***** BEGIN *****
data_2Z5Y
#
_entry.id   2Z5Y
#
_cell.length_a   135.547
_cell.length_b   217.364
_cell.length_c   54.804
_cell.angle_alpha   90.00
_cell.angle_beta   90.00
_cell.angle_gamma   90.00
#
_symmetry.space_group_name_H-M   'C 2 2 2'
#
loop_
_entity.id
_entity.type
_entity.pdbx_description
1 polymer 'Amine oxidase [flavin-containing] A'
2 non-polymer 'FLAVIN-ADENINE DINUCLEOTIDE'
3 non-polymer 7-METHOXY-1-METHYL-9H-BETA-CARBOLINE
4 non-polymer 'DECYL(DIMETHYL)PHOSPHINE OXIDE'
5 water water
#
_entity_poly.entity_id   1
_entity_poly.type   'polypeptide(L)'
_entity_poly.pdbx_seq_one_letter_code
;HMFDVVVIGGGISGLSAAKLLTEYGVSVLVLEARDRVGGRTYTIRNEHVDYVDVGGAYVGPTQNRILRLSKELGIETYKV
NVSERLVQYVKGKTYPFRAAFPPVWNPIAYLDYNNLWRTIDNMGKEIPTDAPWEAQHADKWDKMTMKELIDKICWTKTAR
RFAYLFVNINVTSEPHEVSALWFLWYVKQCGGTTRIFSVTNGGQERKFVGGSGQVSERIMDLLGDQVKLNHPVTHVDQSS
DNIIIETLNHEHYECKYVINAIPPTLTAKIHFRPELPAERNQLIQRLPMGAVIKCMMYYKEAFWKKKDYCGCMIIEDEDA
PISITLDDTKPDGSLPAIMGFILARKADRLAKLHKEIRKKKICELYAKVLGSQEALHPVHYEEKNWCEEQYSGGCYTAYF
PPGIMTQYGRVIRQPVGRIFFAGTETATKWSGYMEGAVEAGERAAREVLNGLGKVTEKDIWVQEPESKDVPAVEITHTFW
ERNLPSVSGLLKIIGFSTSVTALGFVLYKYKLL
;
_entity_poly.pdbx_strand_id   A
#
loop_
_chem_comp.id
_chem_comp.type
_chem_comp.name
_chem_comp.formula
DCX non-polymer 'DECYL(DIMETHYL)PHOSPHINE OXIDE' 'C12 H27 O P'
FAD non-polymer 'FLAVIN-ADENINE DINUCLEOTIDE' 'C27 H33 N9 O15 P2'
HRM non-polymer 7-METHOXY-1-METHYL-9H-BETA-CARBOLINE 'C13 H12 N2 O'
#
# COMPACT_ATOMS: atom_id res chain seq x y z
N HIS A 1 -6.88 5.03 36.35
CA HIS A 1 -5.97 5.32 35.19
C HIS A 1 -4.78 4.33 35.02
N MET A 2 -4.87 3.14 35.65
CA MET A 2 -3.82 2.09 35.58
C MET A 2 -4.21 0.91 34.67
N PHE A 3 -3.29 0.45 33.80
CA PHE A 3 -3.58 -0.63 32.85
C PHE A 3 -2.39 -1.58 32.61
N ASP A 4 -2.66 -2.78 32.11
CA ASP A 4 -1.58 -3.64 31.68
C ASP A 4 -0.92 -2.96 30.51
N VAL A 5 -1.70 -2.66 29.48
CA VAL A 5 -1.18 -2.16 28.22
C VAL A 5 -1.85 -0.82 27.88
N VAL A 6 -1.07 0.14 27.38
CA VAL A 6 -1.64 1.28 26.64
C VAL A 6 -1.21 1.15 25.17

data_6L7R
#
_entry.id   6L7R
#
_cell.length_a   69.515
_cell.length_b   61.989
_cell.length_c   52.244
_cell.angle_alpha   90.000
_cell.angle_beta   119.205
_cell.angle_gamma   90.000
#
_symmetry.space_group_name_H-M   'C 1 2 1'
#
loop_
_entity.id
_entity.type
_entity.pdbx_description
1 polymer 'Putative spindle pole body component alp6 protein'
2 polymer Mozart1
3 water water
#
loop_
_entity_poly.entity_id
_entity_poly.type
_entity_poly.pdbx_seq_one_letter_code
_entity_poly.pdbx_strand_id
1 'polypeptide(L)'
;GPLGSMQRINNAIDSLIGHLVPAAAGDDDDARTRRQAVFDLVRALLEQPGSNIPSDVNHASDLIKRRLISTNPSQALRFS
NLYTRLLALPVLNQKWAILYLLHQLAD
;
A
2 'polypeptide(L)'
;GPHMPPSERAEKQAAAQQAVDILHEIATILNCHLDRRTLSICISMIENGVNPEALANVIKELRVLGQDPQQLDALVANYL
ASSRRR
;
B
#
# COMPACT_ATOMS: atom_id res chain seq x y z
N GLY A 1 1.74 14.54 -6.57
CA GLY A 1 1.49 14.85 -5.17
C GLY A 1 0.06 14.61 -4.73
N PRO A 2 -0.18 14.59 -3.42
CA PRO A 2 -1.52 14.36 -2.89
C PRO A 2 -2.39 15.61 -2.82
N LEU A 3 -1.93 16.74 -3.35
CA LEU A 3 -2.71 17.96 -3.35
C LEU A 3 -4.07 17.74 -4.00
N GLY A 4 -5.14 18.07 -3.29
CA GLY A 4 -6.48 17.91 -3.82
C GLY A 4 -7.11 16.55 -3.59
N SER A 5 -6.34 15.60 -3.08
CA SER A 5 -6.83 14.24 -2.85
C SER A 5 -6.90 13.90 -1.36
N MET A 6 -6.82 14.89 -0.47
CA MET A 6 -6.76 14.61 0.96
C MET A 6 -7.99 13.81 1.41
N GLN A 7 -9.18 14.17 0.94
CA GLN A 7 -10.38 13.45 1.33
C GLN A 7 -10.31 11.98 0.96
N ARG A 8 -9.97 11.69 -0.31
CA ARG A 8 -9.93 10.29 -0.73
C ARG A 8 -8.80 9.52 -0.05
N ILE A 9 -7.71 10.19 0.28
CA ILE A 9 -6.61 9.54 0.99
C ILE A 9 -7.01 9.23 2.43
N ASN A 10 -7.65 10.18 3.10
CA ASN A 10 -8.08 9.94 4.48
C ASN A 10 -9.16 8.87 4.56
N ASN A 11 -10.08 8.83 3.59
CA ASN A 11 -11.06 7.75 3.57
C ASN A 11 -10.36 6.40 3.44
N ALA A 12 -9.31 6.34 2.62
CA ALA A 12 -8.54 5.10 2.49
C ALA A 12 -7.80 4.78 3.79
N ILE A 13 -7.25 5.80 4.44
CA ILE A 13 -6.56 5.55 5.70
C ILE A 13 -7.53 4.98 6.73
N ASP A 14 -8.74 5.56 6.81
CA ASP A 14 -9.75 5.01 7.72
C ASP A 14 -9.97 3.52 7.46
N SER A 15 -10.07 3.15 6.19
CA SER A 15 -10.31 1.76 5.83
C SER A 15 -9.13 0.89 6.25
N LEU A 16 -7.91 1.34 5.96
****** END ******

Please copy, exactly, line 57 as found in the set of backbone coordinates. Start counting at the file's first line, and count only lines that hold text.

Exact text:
CA ASP A 4 -1.58 -3.64 31.68